One piece of advice I’ve seen in several prenatal books is to have something to focus on (besides the pain!) during labour. For Sunshine’s birth, I had a small photo album of random pictures that didn’t fit into any of my other photo albums. I was actually surprised at how flipping through those pictures, and reliving some of the happy memories, did help me face the pain.
Pamela England advises creating birth art or finding an image that inspires you with courage, confidence, and the strength you need during labour. As I thought about her advice, I knew where I could turn: to the saints.
The Catholic Church recognizes several patron saints of pregnancy and childbirth. These saints offer the inspiration of their example, as well as their intercessions* for us here on earth.
St. Margaret of Antioch
St. Margaret (also called Marina) of Antioch is the Patron Saint of Pregnant Women and Childbirth. She was beheaded in 306 in Antioch by the Emperor Diocletian for refusing to marry to local prefect. Legend says that while she was in prison, she was swallowed by a dragon, who then spat her up again because of the cross she carried. Little is actually known about her. Her feast day is July 20.
St. Brigit of Kildare (Ireland)
St. Brigit (or Brigid) of Kildare is the Patron Saint of Babies and Midwives. She lived from 451 to 525 in Ireland and knew St. Patrick. She was a nun who founded a convent and two monastic institutions. Her feast day is February 1.
St. Gerard Majella
St. Gerard Majella is the Patron Saint of Expectant Mothers and Unborn Children. He lived from 1726-1755 in Italy. He served with the Redemptorists as a sacristan, tailor, gardener and porter and also counseled the local communities of religious women. He was known to experience levitation and bilocation. Because of a miracle that happened when one woman in labour asked him to pray for her, many other women asked him to pray for them while they were in labour. His feast day is October 16.
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St. Ursus of Aosta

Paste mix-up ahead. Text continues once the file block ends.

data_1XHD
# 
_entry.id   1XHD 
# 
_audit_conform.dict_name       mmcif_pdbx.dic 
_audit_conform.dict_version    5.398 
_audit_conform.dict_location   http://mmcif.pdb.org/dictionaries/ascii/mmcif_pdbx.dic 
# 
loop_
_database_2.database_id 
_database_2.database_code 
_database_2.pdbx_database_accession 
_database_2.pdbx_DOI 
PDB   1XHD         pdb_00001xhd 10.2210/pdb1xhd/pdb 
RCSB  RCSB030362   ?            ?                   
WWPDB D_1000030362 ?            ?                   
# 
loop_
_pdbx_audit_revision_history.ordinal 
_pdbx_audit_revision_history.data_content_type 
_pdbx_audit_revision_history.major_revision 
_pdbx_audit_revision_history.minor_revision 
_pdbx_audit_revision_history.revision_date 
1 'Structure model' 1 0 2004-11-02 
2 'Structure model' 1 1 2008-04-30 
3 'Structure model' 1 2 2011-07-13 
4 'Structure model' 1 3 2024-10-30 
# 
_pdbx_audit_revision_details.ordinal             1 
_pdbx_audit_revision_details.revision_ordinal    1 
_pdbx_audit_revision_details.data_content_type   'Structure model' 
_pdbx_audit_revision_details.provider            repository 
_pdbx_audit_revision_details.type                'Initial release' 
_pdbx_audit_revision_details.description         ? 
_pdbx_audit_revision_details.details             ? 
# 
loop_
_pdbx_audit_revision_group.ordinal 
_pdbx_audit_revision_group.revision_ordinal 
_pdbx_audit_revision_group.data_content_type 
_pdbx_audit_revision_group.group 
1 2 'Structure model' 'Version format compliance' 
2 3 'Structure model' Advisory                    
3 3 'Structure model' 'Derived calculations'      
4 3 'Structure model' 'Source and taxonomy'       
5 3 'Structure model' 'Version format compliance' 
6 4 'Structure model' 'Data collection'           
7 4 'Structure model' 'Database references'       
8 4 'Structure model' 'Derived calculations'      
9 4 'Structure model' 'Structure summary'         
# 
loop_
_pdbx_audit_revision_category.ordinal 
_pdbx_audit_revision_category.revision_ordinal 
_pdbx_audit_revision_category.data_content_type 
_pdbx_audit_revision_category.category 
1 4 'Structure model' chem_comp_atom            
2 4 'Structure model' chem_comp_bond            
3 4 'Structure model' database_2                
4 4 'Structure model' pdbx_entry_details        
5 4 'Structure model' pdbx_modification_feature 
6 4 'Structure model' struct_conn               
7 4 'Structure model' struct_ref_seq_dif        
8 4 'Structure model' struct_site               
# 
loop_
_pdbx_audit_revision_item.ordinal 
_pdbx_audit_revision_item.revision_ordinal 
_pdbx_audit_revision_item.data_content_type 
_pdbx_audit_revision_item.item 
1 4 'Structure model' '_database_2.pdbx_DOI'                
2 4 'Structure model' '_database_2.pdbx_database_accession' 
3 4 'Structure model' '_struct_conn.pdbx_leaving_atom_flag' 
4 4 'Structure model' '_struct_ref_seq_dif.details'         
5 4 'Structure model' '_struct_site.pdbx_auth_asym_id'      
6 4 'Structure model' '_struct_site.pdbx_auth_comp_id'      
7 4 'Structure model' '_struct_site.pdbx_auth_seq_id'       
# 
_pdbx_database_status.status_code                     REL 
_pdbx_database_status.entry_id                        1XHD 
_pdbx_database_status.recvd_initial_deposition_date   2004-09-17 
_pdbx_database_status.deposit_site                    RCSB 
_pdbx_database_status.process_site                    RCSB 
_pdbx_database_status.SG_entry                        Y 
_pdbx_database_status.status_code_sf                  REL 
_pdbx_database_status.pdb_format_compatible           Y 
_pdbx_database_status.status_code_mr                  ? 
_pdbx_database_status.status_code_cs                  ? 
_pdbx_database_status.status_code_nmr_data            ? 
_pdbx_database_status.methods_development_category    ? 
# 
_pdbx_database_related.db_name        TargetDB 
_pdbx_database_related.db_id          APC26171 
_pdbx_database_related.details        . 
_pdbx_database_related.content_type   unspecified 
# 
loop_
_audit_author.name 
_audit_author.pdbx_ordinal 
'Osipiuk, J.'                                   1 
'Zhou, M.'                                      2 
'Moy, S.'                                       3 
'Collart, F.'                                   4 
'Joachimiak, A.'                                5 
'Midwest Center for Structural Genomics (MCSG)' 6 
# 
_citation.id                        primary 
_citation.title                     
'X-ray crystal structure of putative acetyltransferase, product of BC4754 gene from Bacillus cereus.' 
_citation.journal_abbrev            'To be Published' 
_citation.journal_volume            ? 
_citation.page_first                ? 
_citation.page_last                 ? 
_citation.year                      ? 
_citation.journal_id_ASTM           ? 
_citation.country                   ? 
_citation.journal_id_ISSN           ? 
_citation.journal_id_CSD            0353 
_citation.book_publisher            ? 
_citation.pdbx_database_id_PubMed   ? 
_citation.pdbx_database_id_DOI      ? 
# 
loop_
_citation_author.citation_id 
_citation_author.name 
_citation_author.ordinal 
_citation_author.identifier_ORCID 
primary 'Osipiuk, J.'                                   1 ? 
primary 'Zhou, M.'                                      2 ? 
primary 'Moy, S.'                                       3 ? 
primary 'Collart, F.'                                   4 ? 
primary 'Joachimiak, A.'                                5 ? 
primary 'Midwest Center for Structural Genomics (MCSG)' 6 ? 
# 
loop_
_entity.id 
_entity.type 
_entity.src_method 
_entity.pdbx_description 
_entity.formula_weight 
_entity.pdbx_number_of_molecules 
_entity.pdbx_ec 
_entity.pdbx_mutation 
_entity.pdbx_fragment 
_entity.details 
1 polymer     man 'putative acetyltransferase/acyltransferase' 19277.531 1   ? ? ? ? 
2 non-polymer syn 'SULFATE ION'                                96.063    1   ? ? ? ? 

Saint Ursus of Aosta is the Patron Saint of Childbirth. He lived in Italy in the 6th century. He was a bishop in Aosta and opposed Arianism. Like St. Briget, his feast day is February 1.
St. Raymond Nonnatus
Saint Raymond Nonnatus (also known as Raimundo Nonato) is the Patron Saint of Childbirth, Expectant Mothers, Pregnant Women, Midwives, and Babies. He lived from 1204-1240 in Spain and was a farmer who entered the religious life. He is invoked by women in labour because he was born by C-section after his mother’s death (hence his name, “Nonnatus,” which means “not born.”) His feast day is August 31.
St. Erasmus (also known as St. Elmo) is the Patron Saint of Women in Labour. He was a bishop in Italy. Like St. Margaret, he died in 303 under the persecutions of the Emperor Diocletian. Part of his tortures involved having his intestines pulled out or having hooks embedded in his abdomen, so he is the patron saint of abdominal pains, including childbirth. His feast day is June 2.
Blessed Virgin Mary
Jesus’ mother Mary is the most obvious Patron Saint of Childbirth. The story of Jesus’ birth is told in the Gospel of Luke. Mary gave birth to Jesus alone (or with only her husband Joseph to help her) in a stable, and also endured a long journey from Nazareth to Bethlehem while pregnant. She can thus be looked to as a woman who understands difficult pregnancies and labours, and can intercede before God on behalf of women today. She has numerous feast days, most prominently January 1.
I pray these patron saints of pregnancy and childbirth will bless you during this season of your life! If you know any other patron saints of pregnancy or birth, feel free to mention them in a comment.
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*As a Catholic convert, I struggled with the idea of praying to the saints. I’ve since come to view the saints as friends whom I can ask for prayer, the way I’d ask for many of my close friends here on earth to pray for me.
Knowing that some of these saints went through unique circumstances that better able them to understand what I’m going through helps me trust them to pray for me—especially when I feel that I don’t even know what to pray for.
In particular, my first pregnancy helped me draw closer to Mary as I thought about what she went through as a single, pregnant mother (talk about a difficult pregnancy!). St. Brigit of Ireland was a great source of inspiration and encouragement during my second pregnancy.